A Vanity Fair cover story about Angelina Jolie’s post-divorce life and new film resulted in controversy for the actress and the publication. Specifically, there was a passage in the profile, which was written by VF contributing editor Evgenia Peretz, that appeared to describe an unusual and uncomfortable audition process for child actors in Jolie’s First They Killed My Father. The project is an adaptation of Loung Ung’s memoir about the Khmer Rouge genocide, which is weighty stuff for any actor to deal with, let alone a child. Jolie described the process of finding someone to play a young Ung, which she first referred to as a “game” involving asking the kids to pretend to steal money, then lie when they got caught.
The idea of putting impoverished kids through that, even as a hypothetical, hasn’t sat well with many readers. Jolie and her crew have been criticized for this weirder-than-usual improv, so her lawyers issued a statement in an effort to clarify that they weren’t just messing with these kids’ heads at any point. Vanity Fair was on the receiving end of a separate statement, as well as a request to run a retraction in its October issue. Additionally, Jolie’s lawyers asked the publication to remove that paragraph from the original article. VF has just responded to the request with its own receipts, if you will, publishing an excerpt from the interview (which Peretz recorded on two audio devices) transcript.
AJ: But it was very hard to find a little Loung. And so it was what they call a slum school. I don’t think that’s a very nice word for it, but a school for kids in very poor areas.
And I think, I mean they didn’t know. We just went in and—you just go in and do some auditions with the kids. And it’s not really an audition with children. We had this game where it would be—and I wasn’t there and they didn’t know what they were really doing. They kind of said, “Oh, a camera’s coming up and we want to play a game with you.” And the game for that character was “We’re going to put some money on the table. Think of something that you need that money for.” Sometimes it was money, sometimes it was a cookie. [Laughter] “And then take it.” And then we would catch them. “We’re going to catch you, and we’d like you to try to lie that you didn’t have it.”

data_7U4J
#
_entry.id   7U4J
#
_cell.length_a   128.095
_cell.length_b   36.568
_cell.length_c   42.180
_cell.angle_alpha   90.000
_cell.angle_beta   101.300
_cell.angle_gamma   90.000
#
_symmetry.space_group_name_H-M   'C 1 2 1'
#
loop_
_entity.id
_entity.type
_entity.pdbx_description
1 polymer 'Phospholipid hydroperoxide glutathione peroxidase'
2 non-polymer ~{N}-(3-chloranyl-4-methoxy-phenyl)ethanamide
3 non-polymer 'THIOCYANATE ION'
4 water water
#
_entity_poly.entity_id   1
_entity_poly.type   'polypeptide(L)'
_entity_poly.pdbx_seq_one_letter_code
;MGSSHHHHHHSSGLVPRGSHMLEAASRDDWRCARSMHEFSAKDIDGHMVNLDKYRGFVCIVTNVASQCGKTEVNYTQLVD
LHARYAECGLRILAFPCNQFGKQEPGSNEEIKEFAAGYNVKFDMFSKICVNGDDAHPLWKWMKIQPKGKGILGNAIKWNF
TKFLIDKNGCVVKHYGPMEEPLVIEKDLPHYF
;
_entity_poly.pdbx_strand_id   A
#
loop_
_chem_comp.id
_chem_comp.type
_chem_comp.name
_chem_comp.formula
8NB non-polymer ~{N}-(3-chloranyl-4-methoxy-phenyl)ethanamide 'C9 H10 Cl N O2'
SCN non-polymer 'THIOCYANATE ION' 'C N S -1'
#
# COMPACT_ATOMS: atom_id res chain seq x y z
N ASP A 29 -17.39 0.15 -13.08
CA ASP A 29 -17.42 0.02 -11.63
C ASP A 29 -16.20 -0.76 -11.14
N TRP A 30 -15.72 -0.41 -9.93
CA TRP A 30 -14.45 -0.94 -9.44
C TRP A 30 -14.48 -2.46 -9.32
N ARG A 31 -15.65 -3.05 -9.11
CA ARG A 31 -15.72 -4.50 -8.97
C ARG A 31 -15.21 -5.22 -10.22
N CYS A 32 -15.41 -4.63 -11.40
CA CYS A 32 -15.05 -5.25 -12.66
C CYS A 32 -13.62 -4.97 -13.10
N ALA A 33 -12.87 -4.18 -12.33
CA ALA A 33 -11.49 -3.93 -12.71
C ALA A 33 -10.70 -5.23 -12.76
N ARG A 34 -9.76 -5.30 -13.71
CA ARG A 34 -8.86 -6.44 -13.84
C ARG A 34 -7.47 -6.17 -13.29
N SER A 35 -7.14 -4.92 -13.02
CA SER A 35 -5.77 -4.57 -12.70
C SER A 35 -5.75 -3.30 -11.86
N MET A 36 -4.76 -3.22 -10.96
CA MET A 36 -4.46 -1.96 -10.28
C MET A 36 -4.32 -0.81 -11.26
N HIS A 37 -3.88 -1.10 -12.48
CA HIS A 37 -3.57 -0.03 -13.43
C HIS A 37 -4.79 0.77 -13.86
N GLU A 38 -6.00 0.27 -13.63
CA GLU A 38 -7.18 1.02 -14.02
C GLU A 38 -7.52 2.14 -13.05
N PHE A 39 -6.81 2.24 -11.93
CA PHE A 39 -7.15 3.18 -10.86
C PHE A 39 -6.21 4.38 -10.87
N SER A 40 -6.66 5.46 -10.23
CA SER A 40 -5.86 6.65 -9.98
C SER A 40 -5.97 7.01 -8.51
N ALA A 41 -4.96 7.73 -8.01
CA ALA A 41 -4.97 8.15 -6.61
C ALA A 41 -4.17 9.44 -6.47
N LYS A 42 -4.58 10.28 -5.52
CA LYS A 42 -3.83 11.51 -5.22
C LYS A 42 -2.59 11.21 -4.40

So it was very interesting seeing the kids and how they would—some were very conscious of the camera. They were actually—there are so many talented kids in this country. But Srey Moch was the only child that stared at that money for a very, very long time before she picked it up, and then bravely, brazenly lying, like was trying to hide, but then she also kind of—
EP: Wait. This is the girl, Loung.
AJ: This is the girl. And then when she was forced to give it back became very kind of like strong, emotional, she became overwhelmed with emotion that she was—and she just—all of these different things flooded out. And I don’t think she or her family would mind me saying when she was later asked what that money was for, she said her grandfather died and they didn’t have enough money for a nice funeral.
While Jolie’s remarks were condensed a bit, the article doesn’t appear to have distorted their meaning. Her description reads as if the kids didn’t understand that the “stealing game” was part of the audition: “I mean they didn’t know. We just went in and—you just go in and do some auditions with the kids. And it’s not really an audition with children.” Vanity Fair concludes this parry by stating it’s standing by the story and author. Jolie has yet to issue follow-up statement.